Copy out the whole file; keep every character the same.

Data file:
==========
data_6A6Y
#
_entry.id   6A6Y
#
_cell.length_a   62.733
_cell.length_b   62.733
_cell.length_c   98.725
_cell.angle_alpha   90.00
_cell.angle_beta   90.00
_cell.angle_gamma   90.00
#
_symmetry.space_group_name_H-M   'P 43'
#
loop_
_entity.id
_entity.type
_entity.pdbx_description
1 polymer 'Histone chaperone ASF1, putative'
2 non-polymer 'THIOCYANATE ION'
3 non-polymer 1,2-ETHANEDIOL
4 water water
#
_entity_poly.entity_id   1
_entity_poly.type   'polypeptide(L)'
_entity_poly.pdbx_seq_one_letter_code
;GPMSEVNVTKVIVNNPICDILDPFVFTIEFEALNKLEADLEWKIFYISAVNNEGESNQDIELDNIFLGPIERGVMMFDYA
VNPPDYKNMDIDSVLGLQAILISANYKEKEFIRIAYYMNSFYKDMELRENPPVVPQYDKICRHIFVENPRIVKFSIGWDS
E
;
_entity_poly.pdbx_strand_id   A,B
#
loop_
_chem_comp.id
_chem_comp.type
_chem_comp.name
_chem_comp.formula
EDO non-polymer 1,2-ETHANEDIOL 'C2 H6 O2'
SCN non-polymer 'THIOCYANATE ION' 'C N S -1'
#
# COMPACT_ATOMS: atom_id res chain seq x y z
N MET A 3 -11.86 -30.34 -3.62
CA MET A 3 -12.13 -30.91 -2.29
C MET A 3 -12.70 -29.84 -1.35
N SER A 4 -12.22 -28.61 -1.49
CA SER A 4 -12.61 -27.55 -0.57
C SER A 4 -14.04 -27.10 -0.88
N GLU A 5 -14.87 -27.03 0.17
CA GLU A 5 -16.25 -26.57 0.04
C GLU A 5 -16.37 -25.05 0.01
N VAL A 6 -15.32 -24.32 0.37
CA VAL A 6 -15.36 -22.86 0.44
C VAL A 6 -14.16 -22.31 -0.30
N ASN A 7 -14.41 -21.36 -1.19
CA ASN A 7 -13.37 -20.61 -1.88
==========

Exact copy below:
data_6A6Y
#
_entry.id   6A6Y
#
_cell.length_a   62.733
_cell.length_b   62.733
_cell.length_c   98.725
_cell.angle_alpha   90.00
_cell.angle_beta   90.00
_cell.angle_gamma   90.00
#
_symmetry.space_group_name_H-M   'P 43'
#
loop_
_entity.id
_entity.type
_entity.pdbx_description
1 polymer 'Histone chaperone ASF1, putative'
2 non-polymer 'THIOCYANATE ION'
3 non-polymer 1,2-ETHANEDIOL
4 water water
#
_entity_poly.entity_id   1
_entity_poly.type   'polypeptide(L)'
_entity_poly.pdbx_seq_one_letter_code
;GPMSEVNVTKVIVNNPICDILDPFVFTIEFEALNKLEADLEWKIFYISAVNNEGESNQDIELDNIFLGPIERGVMMFDYA
VNPPDYKNMDIDSVLGLQAILISANYKEKEFIRIAYYMNSFYKDMELRENPPVVPQYDKICRHIFVENPRIVKFSIGWDS
E
;
_entity_poly.pdbx_strand_id   A,B
#
loop_
_chem_comp.id
_chem_comp.type
_chem_comp.name
_chem_comp.formula
EDO non-polymer 1,2-ETHANEDIOL 'C2 H6 O2'
SCN non-polymer 'THIOCYANATE ION' 'C N S -1'
#
# COMPACT_ATOMS: atom_id res chain seq x y z
N MET A 3 -11.86 -30.34 -3.62
CA MET A 3 -12.13 -30.91 -2.29
C MET A 3 -12.70 -29.84 -1.35
N SER A 4 -12.22 -28.61 -1.49
CA SER A 4 -12.61 -27.55 -0.57
C SER A 4 -14.04 -27.10 -0.88
N GLU A 5 -14.87 -27.03 0.17
CA GLU A 5 -16.25 -26.57 0.04
C GLU A 5 -16.37 -25.05 0.01
N VAL A 6 -15.32 -24.32 0.37
CA VAL A 6 -15.36 -22.86 0.44
C VAL A 6 -14.16 -22.31 -0.30
N ASN A 7 -14.41 -21.36 -1.19
CA ASN A 7 -13.37 -20.61 -1.88